The global price of tea has dropped a bit lately – and that has a knock on effect on tea farmers. We reckon people who buy our brew should know where we stand on stuff like this, so here’s the lowdown.
Tea's a globally traded commodity, much of it sold at weekly auctions - and supply and demand affects the price. If it goes down a lot, tea farmers can suddenly see their income plummet.
There are a few things we do to make things more stable for tea growers. We buy almost all of our tea (90% of it) directly from the producers and we've set up long term contracts with our main suppliers, committing to buy their tea for the next three years and also to fund projects which improve social conditions and help the environment. We spent £735,000 in the last year on projects like that.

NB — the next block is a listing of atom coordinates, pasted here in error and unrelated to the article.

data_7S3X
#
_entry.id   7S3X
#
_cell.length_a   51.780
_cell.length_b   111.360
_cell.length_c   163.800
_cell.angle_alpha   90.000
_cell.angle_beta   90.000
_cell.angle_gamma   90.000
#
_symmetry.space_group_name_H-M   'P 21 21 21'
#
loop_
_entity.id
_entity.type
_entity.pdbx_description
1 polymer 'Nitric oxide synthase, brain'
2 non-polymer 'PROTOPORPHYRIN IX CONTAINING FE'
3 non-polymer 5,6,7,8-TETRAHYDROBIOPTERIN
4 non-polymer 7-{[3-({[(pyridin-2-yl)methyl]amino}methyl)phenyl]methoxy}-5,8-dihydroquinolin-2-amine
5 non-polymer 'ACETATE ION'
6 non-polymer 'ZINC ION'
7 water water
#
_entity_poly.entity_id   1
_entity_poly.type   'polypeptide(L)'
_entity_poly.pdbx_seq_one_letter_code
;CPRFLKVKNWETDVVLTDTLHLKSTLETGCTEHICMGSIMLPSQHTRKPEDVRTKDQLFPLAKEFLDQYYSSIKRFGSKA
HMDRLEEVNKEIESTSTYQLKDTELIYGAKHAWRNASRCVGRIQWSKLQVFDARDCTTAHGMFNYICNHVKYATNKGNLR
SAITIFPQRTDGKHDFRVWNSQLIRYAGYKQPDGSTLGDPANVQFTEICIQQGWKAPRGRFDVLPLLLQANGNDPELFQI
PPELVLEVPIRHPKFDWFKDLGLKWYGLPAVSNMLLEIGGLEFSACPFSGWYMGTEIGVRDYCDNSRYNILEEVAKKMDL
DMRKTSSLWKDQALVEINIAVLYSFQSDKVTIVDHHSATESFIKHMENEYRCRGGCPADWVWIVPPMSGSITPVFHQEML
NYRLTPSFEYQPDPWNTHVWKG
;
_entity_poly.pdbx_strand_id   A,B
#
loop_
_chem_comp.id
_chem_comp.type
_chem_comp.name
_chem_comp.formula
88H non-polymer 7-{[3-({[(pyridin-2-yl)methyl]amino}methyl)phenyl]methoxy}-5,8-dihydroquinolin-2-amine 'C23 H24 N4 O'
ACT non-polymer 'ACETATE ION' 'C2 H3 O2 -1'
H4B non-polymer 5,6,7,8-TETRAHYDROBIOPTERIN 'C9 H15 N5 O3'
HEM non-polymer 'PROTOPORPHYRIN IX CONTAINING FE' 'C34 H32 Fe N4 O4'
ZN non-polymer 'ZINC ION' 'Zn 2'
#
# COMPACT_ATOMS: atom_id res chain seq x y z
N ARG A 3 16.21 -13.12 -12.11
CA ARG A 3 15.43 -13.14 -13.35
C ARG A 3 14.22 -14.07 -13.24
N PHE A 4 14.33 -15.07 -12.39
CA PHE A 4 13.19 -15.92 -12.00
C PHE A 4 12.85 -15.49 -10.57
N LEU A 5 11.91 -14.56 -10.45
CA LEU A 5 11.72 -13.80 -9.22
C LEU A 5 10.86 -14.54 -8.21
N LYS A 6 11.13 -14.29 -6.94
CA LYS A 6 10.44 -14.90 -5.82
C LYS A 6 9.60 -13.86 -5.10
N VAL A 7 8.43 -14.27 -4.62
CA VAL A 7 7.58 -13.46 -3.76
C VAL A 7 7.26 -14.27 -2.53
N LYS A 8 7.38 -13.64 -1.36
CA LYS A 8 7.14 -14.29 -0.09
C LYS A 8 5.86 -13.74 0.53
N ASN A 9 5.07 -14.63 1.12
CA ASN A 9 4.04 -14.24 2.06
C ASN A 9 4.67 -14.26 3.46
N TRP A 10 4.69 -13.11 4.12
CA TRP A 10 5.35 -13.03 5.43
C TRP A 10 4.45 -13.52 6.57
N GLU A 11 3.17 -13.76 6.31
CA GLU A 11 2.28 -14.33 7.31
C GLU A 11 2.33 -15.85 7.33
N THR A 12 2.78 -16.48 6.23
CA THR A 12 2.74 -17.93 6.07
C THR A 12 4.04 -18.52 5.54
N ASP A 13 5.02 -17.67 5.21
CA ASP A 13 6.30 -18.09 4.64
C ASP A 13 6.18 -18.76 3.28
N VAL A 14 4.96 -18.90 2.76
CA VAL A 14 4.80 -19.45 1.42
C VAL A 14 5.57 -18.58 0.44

The contract also involves us promising to pay an extra premium for the best quality tea (which is most of what we buy). So in Kenya and Rwanda, where we buy about two thirds of our tea (because it's the best in Africa) we paid £1.85m above the average auction prices last year.
We also visit our producers a lot in person – which may not sound like much, but isn’t as common as you might think in the tea industry. By doing business face to face as much as possible, we’ve been able to build really strong and supportive relationships with the people who grow our tea.
And the final piece of the puzzle is that we always guarantee a base price, which means we'll always cover the cost of production and a profit margin for producers if the global tea prices fall. That's something we do even when we don't have a long term contract with someone and also when we buy at auction - so when prices go down, we have something in place to help safeguard the livelihoods of all the people we buy from.